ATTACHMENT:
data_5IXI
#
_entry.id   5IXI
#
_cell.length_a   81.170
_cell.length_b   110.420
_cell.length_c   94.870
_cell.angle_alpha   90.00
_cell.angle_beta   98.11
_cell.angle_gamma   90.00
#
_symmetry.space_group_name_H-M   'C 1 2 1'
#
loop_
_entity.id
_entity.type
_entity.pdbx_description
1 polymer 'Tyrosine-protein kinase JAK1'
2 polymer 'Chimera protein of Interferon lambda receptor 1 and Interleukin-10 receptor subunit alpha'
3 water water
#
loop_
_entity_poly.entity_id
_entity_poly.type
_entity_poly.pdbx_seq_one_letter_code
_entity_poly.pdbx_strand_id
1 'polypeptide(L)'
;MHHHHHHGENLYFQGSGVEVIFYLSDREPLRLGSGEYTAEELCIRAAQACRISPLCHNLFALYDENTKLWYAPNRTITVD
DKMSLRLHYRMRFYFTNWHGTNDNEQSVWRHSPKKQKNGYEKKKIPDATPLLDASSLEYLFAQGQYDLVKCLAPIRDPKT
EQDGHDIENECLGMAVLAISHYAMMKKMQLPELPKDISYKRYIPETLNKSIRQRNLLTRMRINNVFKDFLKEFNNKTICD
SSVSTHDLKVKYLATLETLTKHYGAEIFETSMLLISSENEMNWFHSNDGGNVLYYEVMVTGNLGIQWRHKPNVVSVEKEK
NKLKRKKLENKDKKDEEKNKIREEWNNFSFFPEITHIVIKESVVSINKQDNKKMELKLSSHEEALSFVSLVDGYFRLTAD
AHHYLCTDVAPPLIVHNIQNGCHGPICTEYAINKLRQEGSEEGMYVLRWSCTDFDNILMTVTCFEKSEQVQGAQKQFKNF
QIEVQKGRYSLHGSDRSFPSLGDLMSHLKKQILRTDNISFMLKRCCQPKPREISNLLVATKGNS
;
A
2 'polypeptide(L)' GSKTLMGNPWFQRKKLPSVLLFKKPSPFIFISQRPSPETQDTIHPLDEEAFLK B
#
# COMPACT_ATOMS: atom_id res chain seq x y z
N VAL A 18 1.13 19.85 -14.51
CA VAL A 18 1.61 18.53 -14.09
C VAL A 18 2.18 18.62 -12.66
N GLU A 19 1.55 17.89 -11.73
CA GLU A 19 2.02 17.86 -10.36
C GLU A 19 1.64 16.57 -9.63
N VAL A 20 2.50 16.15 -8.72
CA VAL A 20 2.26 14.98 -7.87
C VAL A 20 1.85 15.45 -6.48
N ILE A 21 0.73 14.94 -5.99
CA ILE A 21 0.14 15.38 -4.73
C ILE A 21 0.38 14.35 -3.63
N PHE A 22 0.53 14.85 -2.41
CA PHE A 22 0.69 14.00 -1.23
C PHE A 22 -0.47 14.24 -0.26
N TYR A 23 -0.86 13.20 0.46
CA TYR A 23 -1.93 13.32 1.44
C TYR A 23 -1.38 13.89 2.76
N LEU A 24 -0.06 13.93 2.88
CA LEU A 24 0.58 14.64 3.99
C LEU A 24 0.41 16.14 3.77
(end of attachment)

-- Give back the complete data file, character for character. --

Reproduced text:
data_5IXI
#
_entry.id   5IXI
#
_cell.length_a   81.170
_cell.length_b   110.420
_cell.length_c   94.870
_cell.angle_alpha   90.00
_cell.angle_beta   98.11
_cell.angle_gamma   90.00
#
_symmetry.space_group_name_H-M   'C 1 2 1'
#
loop_
_entity.id
_entity.type
_entity.pdbx_description
1 polymer 'Tyrosine-protein kinase JAK1'
2 polymer 'Chimera protein of Interferon lambda receptor 1 and Interleukin-10 receptor subunit alpha'
3 water water
#
loop_
_entity_poly.entity_id
_entity_poly.type
_entity_poly.pdbx_seq_one_letter_code
_entity_poly.pdbx_strand_id
1 'polypeptide(L)'
;MHHHHHHGENLYFQGSGVEVIFYLSDREPLRLGSGEYTAEELCIRAAQACRISPLCHNLFALYDENTKLWYAPNRTITVD
DKMSLRLHYRMRFYFTNWHGTNDNEQSVWRHSPKKQKNGYEKKKIPDATPLLDASSLEYLFAQGQYDLVKCLAPIRDPKT
EQDGHDIENECLGMAVLAISHYAMMKKMQLPELPKDISYKRYIPETLNKSIRQRNLLTRMRINNVFKDFLKEFNNKTICD
SSVSTHDLKVKYLATLETLTKHYGAEIFETSMLLISSENEMNWFHSNDGGNVLYYEVMVTGNLGIQWRHKPNVVSVEKEK
NKLKRKKLENKDKKDEEKNKIREEWNNFSFFPEITHIVIKESVVSINKQDNKKMELKLSSHEEALSFVSLVDGYFRLTAD
AHHYLCTDVAPPLIVHNIQNGCHGPICTEYAINKLRQEGSEEGMYVLRWSCTDFDNILMTVTCFEKSEQVQGAQKQFKNF
QIEVQKGRYSLHGSDRSFPSLGDLMSHLKKQILRTDNISFMLKRCCQPKPREISNLLVATKGNS
;
A
2 'polypeptide(L)' GSKTLMGNPWFQRKKLPSVLLFKKPSPFIFISQRPSPETQDTIHPLDEEAFLK B
#
# COMPACT_ATOMS: atom_id res chain seq x y z
N VAL A 18 1.13 19.85 -14.51
CA VAL A 18 1.61 18.53 -14.09
C VAL A 18 2.18 18.62 -12.66
N GLU A 19 1.55 17.89 -11.73
CA GLU A 19 2.02 17.86 -10.36
C GLU A 19 1.64 16.57 -9.63
N VAL A 20 2.50 16.15 -8.72
CA VAL A 20 2.26 14.98 -7.87
C VAL A 20 1.85 15.45 -6.48
N ILE A 21 0.73 14.94 -5.99
CA ILE A 21 0.14 15.38 -4.73
C ILE A 21 0.38 14.35 -3.63
N PHE A 22 0.53 14.85 -2.41
CA PHE A 22 0.69 14.00 -1.23
C PHE A 22 -0.47 14.24 -0.26
N TYR A 23 -0.86 13.20 0.46
CA TYR A 23 -1.93 13.32 1.44
C TYR A 23 -1.38 13.89 2.76
N LEU A 24 -0.06 13.93 2.88
CA LEU A 24 0.58 14.64 3.99
C LEU A 24 0.41 16.14 3.77